Blame the Italians! Most bars, especially top end ones back then were made that way. I have a Cinelli Giro D'Italia, Campione del Mondo and several other Cinellis that are made that way. I also have a recent Nitto track bar made that way. None of them have ever failed. I don't think this is a cheap way to make a bar. Quite the contrary, it would be a lot simpler to just extrude a single piece of tubing into varying diameters to give you a larger center section. The center sleeve gives you a much thicker bar in the clampling area, which is less likely to crush if you overighten the stem. It also reduces the bending stress in the middle of the bar where the bending moment is highest. It sounds to me like your specific bar is defective and the sleeve was never tight enough to begin with.
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Old 11-07-09, 10:02 PM   #8
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JB Weld won't work here?
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Old 11-07-09, 10:50 PM   #9
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JB Weld won't work here?
I strongly suspect that there's no way to get JB Weld in between the sleeve and the handlebar. I also think the bars are 25 years old and have worn in the interface between the two parts. Either condition would be a recommendation for replacement. New handlebars are cheap. A trip to the hospital- not so cheap.
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Old 11-08-09, 05:40 PM   #10
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Best to replace the bars. I do remember seeing this occur, albeit very rarely, in my past bike career. The sleeve came loose from the handelbars. Replace bars.
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Old 11-08-09, 07:30 PM   #11
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I drilled mine on an older Nishiki Sport Equipe, and used the rivets (4). After that, they worked just fine. Eventually, I removed them, removed the sleeve, and used it for a shim. Worked just fine then, too.
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Old 11-08-09, 08:06 PM   #12
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I drilled mine on an older Nishiki Sport Equipe, and used the rivets (4). After that, they worked just fine. Eventually, I removed them, removed the sleeve, and used it for a shim. Worked just fine then, too.
OK, I give up. How exactly do you remove the sleeve?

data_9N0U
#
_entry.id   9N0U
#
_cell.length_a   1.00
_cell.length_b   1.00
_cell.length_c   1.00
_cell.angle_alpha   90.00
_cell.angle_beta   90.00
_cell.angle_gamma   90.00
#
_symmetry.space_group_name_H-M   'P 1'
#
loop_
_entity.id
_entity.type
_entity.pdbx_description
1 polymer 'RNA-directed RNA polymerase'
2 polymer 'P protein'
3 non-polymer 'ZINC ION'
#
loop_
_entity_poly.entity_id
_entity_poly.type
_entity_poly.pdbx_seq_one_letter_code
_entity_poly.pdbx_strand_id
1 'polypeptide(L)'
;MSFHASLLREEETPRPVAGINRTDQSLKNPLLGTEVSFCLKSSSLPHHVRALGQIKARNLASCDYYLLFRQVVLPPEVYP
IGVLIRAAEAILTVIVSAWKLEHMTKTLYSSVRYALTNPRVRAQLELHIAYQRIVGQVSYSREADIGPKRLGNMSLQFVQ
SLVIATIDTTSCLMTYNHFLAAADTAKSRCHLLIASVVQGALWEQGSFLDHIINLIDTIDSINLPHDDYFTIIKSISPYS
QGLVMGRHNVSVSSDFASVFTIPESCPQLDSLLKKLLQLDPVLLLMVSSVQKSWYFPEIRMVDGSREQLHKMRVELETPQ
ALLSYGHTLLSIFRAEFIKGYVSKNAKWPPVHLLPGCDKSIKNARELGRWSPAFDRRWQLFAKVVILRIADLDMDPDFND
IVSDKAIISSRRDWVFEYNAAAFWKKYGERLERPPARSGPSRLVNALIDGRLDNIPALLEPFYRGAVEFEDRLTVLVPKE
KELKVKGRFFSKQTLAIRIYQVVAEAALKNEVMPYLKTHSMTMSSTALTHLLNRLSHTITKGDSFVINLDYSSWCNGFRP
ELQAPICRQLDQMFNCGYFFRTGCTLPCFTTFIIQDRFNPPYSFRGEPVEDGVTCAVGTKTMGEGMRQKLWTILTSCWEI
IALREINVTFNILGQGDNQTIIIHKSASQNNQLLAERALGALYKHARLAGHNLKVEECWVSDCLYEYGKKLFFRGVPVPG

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Old 11-08-09, 08:14 PM   #13
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OK, I give up. How exactly do you remove the sleeve?
Drilled out the rivets and twisted back and forth on the bar while holding the sleeve with a channel lock pliers. Eventually, it came right out. If it hadn't been loose, I wouldn't have had rotating bars, either.

It was a Modolo sleeve.
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Old 11-08-09, 08:15 PM   #14
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First of all lightweight aluminum handlebars are the last thing you want 'vintage' on your bike. Aluminum fatigues, and after so many cycles, field sprints, miles on the pave, whatever they WILL fail.

If you read your Zinn maintenance book you'll realize that Zinn says replace bars on a regular schedule. I would NEVER ever ride on a used alloy bar that I didn't know the history of. On that note alloy bars should be replaced if the bike ever falls over and lands on the bars, even once.

There is some leeway with oversize bars (31.8mm) as they are stronger and stiffer, hence the evolution to the larger clamp size.

That being said I'd be interested to see if you have a mismatch of bars and stem going on. The stem/bar standards were close enough that there were plenty of people riding around with a 25.4mm bars clamped inside a 26mm stem. I'm curious if that might be your problem.

I would NEVER drill the bars or attempt to rivet them, that is just INVITING disaster to the party.

Again, I suggest you recycle the bars. A castastropic loss of steering control on a technical descent, or in a bike lane three feet from traffic isn't worth keeping your bike period correct.
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Old 11-09-09, 11:20 PM   #15
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The local swap meet I went to after our Chicago C&V ride yielded a Sakae 'Custom' drop bar, which will do nicely I think, esp for $10. It's wider so will likely be more comfortable than the 'Randnner.' The bars I have were certainly original to the bike, just as spec'd in the '83 Miyata catalog--mine still have crusty original foam covers on them. The 'custom' bars with new/old aero levers and red bar tape: more comfy, safer, and more stylish all at once.

With all respect to Mr Zinn I'm not that worried about catastrophic metal failure on these ala the DeHavilland Comet. All that happened with mine is that they got a bit loose, which was annoying but (at my pace) not really dangerous. The only 'technical descent' I am concerned with is falling off the darn bike, which I try not to do.

Last edited by Chicago Al; 11-09-09 at 11:25 PM.